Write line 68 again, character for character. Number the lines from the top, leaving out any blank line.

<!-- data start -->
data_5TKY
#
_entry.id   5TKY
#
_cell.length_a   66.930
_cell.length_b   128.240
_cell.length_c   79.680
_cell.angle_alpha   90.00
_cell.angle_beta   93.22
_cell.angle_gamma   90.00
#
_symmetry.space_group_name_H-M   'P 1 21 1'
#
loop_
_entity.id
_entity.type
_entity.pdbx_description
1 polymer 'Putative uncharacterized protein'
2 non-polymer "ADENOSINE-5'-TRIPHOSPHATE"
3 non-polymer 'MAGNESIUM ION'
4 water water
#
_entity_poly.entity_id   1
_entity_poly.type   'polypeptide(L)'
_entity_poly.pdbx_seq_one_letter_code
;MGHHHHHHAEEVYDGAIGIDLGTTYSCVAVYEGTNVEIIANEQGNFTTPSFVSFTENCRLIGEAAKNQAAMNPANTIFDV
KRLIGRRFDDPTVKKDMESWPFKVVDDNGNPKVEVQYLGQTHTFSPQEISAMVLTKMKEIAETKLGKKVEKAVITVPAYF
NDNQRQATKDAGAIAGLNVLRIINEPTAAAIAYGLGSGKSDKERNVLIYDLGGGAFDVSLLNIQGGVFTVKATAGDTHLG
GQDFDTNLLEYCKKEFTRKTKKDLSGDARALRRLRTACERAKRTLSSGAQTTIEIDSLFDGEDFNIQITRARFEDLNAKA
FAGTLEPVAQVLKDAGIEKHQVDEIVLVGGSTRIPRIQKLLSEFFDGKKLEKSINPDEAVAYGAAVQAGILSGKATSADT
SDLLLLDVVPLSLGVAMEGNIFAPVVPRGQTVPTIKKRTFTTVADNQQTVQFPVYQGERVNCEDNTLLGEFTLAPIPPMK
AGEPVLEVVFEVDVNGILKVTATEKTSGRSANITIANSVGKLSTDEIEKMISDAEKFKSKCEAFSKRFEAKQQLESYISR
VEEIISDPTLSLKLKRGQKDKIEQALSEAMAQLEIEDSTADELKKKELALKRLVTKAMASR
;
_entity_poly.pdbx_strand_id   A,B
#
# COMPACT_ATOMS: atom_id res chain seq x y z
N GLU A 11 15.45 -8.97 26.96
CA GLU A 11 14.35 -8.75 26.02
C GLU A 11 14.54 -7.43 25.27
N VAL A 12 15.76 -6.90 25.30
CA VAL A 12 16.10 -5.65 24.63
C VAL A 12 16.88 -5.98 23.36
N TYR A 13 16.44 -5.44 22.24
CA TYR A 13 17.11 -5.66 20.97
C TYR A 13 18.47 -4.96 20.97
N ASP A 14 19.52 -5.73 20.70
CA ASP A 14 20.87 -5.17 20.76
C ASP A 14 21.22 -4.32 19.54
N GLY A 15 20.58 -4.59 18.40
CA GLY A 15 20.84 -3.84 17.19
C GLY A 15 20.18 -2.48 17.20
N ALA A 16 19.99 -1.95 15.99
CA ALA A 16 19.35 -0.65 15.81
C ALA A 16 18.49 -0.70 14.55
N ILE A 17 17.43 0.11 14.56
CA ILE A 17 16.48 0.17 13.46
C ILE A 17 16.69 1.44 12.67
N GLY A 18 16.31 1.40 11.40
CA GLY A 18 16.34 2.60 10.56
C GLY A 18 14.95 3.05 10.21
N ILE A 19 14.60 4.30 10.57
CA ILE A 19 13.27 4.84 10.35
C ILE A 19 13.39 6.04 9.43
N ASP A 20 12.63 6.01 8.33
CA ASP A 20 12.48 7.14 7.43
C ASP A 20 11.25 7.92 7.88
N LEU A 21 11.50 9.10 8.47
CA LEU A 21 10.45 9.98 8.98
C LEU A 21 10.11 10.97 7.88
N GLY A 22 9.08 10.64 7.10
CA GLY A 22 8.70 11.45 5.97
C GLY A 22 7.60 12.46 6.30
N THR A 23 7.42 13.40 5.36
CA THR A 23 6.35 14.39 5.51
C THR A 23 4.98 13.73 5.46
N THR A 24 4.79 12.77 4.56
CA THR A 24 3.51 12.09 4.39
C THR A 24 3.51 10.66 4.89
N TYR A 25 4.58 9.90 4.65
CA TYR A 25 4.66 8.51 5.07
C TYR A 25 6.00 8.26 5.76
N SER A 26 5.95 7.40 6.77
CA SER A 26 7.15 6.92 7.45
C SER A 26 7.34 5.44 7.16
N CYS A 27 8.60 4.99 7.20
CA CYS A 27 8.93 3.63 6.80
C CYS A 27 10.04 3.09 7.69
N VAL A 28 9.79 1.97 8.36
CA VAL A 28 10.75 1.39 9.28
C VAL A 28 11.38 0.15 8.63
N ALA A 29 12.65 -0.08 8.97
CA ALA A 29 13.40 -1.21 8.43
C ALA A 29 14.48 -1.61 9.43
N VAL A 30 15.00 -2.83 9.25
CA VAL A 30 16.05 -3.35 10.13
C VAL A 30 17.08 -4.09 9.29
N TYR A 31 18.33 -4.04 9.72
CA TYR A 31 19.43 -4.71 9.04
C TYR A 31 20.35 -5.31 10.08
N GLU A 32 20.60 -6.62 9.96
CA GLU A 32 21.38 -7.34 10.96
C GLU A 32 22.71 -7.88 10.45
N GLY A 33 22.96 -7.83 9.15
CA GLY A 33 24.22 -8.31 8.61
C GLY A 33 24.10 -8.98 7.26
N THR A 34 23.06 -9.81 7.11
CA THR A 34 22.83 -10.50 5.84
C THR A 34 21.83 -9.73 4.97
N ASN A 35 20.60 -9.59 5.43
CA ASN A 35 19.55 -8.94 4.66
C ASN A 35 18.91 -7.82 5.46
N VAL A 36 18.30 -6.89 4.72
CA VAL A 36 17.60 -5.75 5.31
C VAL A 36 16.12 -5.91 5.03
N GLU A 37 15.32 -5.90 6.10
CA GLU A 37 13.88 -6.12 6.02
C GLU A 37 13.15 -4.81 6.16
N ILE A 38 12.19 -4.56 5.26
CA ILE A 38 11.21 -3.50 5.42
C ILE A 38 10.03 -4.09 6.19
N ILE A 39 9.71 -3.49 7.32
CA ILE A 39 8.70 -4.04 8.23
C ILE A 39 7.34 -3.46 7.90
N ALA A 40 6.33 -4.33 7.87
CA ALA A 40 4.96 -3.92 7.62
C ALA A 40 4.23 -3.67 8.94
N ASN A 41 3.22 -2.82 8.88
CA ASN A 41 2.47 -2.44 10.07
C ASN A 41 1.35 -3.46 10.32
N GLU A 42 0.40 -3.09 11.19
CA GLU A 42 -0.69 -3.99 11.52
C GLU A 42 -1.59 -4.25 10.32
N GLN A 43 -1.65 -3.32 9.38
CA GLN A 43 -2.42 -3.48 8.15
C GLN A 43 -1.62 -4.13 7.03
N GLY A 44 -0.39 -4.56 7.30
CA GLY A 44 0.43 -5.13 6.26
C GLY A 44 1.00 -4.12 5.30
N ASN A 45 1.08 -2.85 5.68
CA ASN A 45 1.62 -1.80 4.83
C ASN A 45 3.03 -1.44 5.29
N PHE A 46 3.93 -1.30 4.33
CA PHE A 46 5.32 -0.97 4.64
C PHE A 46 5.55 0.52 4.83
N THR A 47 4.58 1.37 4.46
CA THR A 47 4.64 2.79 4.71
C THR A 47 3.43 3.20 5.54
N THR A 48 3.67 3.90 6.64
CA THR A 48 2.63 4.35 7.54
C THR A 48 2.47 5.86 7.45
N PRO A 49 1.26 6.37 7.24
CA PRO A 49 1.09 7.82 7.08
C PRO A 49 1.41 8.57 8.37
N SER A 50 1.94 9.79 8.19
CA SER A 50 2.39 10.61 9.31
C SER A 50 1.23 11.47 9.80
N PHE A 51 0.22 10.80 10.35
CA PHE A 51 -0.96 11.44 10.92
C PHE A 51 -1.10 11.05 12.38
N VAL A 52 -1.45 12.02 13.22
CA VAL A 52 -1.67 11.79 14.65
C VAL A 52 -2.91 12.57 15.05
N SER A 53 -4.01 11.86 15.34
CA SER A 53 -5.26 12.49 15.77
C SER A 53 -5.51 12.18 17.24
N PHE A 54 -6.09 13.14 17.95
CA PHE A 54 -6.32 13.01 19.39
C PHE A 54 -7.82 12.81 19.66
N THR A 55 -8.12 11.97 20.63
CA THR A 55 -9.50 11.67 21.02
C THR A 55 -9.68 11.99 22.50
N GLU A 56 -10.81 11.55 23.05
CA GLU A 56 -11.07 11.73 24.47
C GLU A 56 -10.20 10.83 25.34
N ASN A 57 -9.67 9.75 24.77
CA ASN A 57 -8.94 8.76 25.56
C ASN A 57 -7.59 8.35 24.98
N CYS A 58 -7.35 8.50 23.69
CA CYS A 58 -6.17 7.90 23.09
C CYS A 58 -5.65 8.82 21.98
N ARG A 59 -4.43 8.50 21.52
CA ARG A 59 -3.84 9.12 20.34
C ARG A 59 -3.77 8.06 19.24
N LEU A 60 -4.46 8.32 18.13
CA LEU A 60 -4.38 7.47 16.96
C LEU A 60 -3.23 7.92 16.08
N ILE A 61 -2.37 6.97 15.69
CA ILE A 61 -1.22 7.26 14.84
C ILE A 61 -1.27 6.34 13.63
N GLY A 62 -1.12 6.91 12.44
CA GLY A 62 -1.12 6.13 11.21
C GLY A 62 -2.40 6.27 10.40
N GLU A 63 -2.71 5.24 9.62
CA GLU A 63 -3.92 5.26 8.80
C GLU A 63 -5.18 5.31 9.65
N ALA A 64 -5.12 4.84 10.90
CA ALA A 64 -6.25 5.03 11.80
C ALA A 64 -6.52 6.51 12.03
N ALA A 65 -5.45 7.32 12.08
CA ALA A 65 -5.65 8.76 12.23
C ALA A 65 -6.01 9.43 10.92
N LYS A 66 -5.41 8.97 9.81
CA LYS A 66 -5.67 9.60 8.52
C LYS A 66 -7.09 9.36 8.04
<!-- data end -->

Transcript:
N LEU A 21 11.50 9.10 8.47